There are several ways to compost and it’s important to figure out which way will work best for you and your family. Backyard composting is the original, the classic. The great thing about backyard compost is that anyone can do it, and it is super affordable! We recommend this option for a multitude of reasons, but especially if you eat mainly vegan/vegetarian and have a garden this is the perfect option for you. But meat and dairy eaters or nongardeners- stick with us! Backyard compost can also still be a great supplement to one of our composting programs.
As we learned in Composting 101, we have a lot of waste in the US, and composting is the single most effective way to reduce your impact.
With backyard composting, overall you’ll want to have a mixture of both “browns” (dry, carbon-rich plant materials) and “greens” (moisture, nitrogen-rich plant materials). Every time you add greens to your compost, be sure to also add browns. The optimal brown (carbon) to green (nitrogen) ratio is 30 to 1. While composters aim for that perfect ratio, the composting process will still happen, just not as efficiently.
We’ve got a complete list of what does and doesn’t go in your backyard compost here. It can be a bit confusing at first, but we’ve also included an overview of why you can’t put certain things in the backyard, to hopefully help it stick! But we’ve also got a couple of Pro tips for you:
- Make sure to avoid putting any meat, meat drippings, seafood, and dairy products in your backyard compost. (This includes veggies cooked in butter, milk, etc!) These products can cause animals to be attracted to your compost pile. But have no fear- both our composting programs will take all of these products if you have them.
- Be wary of “compostable plastic” and “biodegradable” items like disposable plates, cutlery, wipes, and more. These items are bioplastic that will not break down in your backyard compost (or take a very, very long time to do so), and most composting facilities won’t accept them either because of the toxic chemicals used to bind the plant-based materials to themselves. Opt for reusable instead!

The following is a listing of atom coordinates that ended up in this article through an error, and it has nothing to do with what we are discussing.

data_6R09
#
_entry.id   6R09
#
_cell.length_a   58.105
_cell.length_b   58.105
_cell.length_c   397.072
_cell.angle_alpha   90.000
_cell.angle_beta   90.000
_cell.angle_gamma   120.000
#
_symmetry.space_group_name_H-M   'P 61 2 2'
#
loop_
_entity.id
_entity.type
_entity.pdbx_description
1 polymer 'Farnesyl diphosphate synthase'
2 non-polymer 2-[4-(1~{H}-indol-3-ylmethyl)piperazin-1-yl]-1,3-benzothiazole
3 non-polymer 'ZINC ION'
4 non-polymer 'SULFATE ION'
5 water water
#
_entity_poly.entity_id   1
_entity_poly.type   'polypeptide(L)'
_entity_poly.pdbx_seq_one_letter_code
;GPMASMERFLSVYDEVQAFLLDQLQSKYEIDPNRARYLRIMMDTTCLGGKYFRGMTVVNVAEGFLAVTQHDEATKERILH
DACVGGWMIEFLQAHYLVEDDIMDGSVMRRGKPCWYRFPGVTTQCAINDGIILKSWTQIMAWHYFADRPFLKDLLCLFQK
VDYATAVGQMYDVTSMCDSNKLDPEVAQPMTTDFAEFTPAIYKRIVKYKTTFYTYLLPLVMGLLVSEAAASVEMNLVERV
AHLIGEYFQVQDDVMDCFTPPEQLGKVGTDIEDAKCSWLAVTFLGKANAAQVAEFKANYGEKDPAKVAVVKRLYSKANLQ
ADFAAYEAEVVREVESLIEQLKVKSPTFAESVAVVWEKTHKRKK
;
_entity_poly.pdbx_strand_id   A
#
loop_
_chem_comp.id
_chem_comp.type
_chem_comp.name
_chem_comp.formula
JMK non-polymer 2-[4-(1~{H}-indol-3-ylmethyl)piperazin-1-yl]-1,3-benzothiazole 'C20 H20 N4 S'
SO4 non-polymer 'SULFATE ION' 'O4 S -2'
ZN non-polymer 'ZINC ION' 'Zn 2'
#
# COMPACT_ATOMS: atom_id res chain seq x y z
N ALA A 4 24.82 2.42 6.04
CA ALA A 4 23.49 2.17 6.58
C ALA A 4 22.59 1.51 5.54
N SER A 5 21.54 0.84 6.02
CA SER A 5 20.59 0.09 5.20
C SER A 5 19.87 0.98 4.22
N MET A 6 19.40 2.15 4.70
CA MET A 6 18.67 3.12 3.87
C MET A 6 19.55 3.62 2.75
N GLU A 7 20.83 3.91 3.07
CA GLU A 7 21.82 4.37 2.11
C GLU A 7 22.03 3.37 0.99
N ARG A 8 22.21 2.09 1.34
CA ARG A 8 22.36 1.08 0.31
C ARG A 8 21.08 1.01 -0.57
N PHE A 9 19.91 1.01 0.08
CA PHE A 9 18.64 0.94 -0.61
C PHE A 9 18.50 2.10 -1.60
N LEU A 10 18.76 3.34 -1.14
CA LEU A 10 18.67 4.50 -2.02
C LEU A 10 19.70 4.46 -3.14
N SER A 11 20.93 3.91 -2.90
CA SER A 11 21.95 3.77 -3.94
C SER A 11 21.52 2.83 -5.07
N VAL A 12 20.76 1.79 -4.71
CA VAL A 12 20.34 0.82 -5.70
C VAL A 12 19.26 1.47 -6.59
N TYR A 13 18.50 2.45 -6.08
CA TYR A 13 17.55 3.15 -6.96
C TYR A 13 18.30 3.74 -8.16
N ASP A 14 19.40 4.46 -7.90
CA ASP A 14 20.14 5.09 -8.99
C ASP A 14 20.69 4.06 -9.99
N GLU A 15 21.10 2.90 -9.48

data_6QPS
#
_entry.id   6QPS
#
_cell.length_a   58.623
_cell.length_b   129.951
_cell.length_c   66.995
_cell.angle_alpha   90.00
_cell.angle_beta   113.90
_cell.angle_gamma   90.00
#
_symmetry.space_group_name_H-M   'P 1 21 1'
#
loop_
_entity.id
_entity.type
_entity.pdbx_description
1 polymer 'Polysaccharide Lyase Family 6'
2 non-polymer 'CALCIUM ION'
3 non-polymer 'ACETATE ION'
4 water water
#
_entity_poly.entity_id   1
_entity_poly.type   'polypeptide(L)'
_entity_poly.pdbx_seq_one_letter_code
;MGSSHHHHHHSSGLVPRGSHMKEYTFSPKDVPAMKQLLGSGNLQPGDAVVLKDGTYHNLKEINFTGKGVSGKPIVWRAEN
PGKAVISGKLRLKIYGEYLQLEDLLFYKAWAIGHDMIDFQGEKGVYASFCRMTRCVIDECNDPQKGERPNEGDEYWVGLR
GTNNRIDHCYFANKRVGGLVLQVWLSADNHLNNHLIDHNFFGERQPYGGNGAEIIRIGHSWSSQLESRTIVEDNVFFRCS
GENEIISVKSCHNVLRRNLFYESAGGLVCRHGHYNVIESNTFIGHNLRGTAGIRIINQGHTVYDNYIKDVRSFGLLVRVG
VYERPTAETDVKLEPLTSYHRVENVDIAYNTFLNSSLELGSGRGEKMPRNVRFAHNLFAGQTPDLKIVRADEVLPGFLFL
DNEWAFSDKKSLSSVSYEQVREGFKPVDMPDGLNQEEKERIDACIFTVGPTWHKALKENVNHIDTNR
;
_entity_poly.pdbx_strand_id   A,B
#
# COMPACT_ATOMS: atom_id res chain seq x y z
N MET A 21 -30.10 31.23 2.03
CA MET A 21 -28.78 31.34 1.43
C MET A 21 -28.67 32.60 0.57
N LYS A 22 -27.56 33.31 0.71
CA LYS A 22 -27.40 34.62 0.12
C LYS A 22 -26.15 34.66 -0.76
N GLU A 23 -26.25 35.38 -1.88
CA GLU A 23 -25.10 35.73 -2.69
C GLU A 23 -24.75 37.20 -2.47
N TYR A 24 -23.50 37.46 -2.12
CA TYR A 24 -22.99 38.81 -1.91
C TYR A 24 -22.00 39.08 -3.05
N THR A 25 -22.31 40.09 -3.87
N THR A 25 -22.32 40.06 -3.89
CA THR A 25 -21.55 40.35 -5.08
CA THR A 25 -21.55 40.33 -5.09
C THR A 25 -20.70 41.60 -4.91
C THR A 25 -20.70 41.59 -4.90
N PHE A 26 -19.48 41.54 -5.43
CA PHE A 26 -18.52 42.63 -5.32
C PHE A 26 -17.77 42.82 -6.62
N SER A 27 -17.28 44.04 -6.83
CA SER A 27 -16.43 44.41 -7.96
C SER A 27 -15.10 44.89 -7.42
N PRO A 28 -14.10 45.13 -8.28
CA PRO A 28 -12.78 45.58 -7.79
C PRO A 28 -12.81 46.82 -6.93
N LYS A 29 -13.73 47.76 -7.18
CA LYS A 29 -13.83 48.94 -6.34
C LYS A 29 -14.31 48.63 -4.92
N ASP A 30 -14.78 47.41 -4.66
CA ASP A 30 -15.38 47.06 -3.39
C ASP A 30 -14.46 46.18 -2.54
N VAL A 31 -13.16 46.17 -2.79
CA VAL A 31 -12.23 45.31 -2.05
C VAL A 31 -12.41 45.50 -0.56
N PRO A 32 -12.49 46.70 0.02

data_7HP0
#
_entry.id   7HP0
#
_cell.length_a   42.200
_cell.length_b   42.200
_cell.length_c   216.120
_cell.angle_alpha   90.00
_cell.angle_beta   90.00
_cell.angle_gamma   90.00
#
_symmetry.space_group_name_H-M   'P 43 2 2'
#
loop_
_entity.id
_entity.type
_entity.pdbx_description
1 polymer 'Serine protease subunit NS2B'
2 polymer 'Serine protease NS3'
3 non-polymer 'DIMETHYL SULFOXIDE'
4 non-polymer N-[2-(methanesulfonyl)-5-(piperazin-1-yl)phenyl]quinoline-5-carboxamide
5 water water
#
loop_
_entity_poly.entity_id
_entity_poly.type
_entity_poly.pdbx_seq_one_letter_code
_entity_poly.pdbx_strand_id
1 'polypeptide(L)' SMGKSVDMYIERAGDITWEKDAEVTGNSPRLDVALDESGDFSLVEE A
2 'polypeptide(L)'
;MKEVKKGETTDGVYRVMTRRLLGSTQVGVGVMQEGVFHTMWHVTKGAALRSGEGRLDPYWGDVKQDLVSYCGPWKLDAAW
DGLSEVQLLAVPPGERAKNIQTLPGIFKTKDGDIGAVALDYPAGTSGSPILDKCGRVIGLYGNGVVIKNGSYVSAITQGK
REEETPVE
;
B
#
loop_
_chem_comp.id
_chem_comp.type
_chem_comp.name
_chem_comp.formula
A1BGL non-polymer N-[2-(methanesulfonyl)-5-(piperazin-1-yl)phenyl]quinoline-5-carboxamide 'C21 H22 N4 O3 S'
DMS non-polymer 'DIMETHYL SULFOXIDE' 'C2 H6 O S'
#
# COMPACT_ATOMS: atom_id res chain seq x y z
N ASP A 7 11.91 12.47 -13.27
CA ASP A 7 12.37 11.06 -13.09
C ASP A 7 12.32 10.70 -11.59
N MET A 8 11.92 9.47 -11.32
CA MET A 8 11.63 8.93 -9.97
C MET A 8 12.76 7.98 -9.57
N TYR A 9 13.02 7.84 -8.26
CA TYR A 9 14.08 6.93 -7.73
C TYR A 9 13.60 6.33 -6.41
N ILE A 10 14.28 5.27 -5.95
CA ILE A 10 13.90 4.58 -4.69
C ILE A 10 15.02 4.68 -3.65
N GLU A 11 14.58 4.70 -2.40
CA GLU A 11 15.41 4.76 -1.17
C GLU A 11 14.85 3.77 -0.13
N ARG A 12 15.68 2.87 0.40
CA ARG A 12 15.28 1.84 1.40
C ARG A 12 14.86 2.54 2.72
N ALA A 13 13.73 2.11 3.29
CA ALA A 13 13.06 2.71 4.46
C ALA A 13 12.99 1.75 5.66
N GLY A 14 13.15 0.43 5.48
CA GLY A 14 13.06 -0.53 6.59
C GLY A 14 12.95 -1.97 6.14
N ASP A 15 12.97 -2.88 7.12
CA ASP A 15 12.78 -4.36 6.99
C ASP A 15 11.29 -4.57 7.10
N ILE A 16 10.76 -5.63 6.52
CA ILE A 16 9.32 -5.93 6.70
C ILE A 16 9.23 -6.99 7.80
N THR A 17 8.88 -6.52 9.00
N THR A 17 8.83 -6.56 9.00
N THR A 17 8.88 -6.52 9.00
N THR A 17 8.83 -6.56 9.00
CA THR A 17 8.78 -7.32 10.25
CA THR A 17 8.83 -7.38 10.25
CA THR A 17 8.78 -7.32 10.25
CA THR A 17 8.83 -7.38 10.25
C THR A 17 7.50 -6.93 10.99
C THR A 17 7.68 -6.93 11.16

Different Types of Backyard Composting
There are all different types of composters you can have in your backyard, from tumblers to bins to worm composters to the classic pile. Choosing a style really depends on personal preference, including factors like how much time you’d like to dedicate to composting, the type of yard space you have, whether or not you have budget to purchase a unit (rather than DIY it), the amount of compost you need, if you like worms (more on that later), and just how down and dirty you’d like to get with your compost.
What’s important to note: with most composting styles, you’ll want to make sure your compost is aerobic – meaning air is introduced to help break down the compost. This can come in many forms: from spinning your tumbler-style machine to turning your pile with a pitchfork. But it’s super important to do it because if it’s not aerated the compost will release methane gas while breaking down, just like a landfill.
There’s another style of composting you may be less familiar with, called vermicomposting. It’s where you use worms, oxygen and moisture to safely break down organic material. Essentially, worms do most of the work to break down your compost. If you can stomach the worms, vermicomposting is really a great option because it’s pretty effortless and doesn’t require you to turn it (like traditional methods), can be done indoors or outdoors (depending on season), doesn’t require nearly the same ratio of browns to be added, and can be a fun family activity to take care of the worms!
Regardless of which method you choose, we’re so excited you’re ready to join the movement and start a backyard compost. Sign up to commit to compost and donate to receive our exclusive Earth Day Everyday Countertop Compost Bin!